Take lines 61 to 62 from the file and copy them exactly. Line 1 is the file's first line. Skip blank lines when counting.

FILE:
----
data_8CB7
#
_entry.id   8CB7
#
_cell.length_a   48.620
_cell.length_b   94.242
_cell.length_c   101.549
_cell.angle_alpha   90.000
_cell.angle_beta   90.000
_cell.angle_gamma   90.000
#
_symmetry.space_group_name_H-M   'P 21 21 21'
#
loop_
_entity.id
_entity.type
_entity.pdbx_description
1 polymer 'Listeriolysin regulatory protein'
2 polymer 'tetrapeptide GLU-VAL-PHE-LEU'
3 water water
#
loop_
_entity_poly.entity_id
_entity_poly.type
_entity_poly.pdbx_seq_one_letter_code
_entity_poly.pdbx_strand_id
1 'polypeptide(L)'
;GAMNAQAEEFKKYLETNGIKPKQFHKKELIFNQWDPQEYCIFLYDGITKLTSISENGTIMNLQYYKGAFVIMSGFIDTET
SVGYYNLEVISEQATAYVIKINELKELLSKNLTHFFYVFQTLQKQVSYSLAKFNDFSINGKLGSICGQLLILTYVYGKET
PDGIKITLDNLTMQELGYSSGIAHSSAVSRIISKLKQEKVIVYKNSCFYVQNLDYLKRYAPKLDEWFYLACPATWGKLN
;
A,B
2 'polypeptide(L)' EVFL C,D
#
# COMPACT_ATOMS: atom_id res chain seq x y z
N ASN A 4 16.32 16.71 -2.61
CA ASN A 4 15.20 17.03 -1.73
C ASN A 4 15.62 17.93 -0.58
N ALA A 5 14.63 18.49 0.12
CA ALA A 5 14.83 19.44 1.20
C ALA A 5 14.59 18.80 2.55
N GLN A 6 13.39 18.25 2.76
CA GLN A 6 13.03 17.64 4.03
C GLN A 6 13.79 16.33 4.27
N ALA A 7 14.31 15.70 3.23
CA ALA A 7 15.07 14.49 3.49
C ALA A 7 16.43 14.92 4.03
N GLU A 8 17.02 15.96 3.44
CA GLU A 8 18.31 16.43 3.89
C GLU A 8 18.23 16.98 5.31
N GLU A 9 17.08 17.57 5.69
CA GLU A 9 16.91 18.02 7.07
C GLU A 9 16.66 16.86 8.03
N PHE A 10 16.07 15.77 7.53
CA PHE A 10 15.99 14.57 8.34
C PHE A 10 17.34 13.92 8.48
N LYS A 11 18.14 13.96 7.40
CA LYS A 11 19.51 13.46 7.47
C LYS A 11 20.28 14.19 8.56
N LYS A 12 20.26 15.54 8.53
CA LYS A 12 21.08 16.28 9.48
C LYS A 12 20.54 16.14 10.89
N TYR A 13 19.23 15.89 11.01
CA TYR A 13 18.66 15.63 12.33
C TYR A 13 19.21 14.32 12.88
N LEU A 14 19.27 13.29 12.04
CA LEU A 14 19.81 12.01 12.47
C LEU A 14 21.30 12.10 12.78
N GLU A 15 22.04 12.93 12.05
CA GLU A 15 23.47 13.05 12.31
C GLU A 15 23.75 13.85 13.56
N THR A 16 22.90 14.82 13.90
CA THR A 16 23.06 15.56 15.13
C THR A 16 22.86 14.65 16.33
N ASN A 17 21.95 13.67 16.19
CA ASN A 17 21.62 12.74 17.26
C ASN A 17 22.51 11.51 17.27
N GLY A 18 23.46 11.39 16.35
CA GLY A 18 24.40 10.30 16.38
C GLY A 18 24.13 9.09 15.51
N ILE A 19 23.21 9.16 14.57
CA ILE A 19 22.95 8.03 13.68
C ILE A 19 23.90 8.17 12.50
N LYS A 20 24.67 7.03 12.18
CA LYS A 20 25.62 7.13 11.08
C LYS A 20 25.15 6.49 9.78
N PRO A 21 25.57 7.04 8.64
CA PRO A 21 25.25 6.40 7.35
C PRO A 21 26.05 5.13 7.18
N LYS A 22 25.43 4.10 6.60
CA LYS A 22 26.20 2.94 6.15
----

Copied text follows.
CA LYS A 12 21.08 16.28 9.48
C LYS A 12 20.54 16.14 10.89